Flipping the switch: regulation of proliferation and differentiation in adult muscle stem cells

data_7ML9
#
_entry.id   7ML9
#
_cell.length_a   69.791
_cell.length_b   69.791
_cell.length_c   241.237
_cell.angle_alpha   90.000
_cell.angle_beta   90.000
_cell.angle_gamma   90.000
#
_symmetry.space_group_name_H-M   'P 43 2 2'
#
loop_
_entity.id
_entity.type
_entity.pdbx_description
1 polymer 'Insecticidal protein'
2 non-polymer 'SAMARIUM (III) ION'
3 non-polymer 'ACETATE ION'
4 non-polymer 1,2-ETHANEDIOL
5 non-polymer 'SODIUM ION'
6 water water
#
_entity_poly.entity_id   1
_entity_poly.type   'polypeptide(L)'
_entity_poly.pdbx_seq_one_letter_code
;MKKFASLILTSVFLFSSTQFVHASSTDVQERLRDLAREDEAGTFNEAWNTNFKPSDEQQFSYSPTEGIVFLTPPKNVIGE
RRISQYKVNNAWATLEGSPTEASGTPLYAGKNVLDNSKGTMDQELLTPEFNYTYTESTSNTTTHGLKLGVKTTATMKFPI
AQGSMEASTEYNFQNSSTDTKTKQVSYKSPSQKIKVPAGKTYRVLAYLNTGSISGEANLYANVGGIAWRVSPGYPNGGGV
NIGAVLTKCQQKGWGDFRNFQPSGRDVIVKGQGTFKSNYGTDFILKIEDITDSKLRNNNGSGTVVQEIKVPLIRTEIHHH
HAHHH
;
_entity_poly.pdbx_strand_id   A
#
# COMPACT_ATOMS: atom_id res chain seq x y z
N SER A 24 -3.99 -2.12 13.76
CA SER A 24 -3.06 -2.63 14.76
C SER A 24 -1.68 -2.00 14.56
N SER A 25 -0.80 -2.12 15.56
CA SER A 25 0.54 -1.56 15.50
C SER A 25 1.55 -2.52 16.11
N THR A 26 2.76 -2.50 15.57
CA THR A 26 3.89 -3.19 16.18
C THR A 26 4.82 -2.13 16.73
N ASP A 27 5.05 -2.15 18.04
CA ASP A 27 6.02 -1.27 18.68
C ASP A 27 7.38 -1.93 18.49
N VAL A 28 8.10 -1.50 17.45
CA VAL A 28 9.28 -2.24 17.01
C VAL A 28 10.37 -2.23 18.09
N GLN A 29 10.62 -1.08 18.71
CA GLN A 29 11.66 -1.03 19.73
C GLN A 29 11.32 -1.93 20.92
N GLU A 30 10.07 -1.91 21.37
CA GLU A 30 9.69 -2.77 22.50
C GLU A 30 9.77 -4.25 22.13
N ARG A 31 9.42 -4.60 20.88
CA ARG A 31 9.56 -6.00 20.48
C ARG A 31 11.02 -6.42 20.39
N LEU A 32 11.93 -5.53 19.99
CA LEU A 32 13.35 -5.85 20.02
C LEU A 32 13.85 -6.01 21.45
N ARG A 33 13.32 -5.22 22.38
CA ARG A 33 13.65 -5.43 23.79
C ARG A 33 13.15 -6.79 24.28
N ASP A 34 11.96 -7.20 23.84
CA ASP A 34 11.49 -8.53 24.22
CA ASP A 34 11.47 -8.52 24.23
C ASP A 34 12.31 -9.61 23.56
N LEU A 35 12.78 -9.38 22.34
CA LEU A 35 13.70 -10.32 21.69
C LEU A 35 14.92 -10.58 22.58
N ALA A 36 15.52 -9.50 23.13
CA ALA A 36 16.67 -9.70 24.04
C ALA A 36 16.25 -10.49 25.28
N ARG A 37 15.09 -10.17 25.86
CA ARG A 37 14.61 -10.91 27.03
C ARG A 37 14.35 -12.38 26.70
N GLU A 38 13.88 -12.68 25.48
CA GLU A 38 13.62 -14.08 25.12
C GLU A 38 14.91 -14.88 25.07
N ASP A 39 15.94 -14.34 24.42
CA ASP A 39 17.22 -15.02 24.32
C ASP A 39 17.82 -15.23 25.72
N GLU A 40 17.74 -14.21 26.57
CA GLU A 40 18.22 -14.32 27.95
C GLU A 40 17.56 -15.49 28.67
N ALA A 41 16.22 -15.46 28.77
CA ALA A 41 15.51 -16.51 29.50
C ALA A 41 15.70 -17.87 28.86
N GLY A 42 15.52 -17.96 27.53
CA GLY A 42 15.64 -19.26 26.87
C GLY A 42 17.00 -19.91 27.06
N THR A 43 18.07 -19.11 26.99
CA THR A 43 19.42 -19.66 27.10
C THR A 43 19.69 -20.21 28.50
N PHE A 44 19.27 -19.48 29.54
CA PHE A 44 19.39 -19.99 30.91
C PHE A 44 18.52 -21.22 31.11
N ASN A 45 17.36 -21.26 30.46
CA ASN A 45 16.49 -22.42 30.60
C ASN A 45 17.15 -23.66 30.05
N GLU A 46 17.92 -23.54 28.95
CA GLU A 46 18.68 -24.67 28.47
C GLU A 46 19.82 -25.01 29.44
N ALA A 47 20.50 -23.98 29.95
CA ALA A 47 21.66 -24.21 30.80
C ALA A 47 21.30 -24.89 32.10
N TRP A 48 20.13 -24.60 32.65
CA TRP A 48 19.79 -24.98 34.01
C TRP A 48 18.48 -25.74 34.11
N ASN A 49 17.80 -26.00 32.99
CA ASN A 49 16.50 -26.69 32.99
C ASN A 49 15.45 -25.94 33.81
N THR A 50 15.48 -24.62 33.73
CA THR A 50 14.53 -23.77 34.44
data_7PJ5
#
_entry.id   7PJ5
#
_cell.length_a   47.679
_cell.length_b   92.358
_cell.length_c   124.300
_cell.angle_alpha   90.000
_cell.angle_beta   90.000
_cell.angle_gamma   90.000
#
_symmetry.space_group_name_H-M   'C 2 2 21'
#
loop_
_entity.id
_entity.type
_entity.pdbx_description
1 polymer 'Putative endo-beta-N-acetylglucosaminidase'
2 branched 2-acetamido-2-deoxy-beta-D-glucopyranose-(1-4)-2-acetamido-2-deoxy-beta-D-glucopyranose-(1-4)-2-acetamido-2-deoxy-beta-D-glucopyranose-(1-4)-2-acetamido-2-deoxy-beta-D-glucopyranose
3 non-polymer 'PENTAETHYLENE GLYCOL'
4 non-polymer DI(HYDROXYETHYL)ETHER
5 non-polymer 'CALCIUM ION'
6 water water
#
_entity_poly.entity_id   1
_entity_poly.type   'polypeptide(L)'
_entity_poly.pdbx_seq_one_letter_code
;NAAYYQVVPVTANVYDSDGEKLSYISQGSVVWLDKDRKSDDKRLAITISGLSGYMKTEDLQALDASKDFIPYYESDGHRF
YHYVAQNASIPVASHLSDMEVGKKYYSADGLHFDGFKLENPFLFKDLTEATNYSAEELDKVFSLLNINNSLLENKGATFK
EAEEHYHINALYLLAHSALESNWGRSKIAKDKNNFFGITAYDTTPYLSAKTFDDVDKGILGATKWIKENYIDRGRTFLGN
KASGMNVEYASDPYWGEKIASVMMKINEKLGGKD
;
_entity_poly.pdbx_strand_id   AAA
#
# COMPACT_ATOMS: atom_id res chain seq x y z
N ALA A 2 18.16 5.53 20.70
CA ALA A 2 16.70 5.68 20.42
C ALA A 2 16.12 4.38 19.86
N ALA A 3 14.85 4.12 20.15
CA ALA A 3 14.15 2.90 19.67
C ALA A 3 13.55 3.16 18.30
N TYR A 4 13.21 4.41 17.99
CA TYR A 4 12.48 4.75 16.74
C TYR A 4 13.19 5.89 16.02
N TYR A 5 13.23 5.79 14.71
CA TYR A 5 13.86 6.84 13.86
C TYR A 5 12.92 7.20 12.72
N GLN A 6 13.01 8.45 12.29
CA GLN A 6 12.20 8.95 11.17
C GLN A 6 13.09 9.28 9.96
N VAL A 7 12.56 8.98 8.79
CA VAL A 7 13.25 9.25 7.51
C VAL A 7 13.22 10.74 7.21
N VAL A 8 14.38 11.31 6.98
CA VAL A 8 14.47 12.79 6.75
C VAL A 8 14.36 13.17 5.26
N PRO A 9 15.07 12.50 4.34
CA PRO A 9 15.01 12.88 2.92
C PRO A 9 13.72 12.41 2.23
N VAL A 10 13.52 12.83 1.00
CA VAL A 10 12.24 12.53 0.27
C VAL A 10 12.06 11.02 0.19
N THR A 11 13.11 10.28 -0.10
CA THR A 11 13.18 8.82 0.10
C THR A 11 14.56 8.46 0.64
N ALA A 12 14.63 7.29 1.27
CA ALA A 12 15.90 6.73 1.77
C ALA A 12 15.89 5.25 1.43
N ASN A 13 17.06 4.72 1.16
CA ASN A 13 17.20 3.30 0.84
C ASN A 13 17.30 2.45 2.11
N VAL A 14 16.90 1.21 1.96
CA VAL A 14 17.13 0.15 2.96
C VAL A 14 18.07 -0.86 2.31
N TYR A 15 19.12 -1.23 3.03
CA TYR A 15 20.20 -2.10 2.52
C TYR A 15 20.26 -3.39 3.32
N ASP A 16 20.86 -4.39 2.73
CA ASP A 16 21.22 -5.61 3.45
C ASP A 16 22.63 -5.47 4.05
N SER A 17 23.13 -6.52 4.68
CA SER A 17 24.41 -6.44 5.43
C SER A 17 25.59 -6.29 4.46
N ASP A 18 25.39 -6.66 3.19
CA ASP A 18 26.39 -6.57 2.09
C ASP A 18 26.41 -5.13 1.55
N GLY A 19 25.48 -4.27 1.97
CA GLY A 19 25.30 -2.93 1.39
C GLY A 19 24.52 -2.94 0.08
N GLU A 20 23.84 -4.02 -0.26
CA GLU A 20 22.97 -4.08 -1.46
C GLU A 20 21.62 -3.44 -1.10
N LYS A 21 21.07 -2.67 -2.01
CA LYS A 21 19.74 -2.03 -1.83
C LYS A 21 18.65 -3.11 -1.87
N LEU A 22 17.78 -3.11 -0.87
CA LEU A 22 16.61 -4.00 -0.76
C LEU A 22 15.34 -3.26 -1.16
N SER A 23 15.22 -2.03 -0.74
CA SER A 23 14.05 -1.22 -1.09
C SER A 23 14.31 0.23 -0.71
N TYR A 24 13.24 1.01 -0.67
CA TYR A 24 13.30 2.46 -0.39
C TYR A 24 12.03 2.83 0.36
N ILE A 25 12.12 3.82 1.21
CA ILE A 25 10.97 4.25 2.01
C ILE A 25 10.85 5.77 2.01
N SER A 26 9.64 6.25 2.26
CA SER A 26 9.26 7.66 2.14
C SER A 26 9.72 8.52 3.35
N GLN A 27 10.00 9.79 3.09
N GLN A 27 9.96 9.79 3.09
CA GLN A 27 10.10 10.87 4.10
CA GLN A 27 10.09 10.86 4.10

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Adult muscle stem cells or satellite cells are the committed somatic stem cells responsible for maintenance and regeneration of adult skeletal muscle tissue. Skeletal muscle is capable of multiple rounds of complete regeneration due to the action of satellite cells. These cells are necessary for the muscle to respond to multiple stimuli including, periods of growth, injury, adaptation and aging. Additionally, in severe myopathic diseases such as Duchenne Muscular Dystrophy, the regenerative capacity of skeletal muscle is exhausted. The potential of stem cells in regenerative medicine lies in the ability to remove them from their natural niche, inducing them to proliferate in culture and placing functional cells back into a tissue environment. In order to achieve this it is important to better understand the mechanisms regulating the processes of proliferation and differentiation in satellite cells. I have addressed three important topics pertaining to the study of these functions in satellite cells: how to differentiate between proliferating cells and cells that have recently committed to myogenic differentiation on the basis of their membrane raft components, specifically neural cell adhesion molecule expression, how separate domains of a single protein, syndecan-4, can regulate proliferation and differentiation, and how the interpretation of a secreted signal can regulate satellite cell proliferation as a population.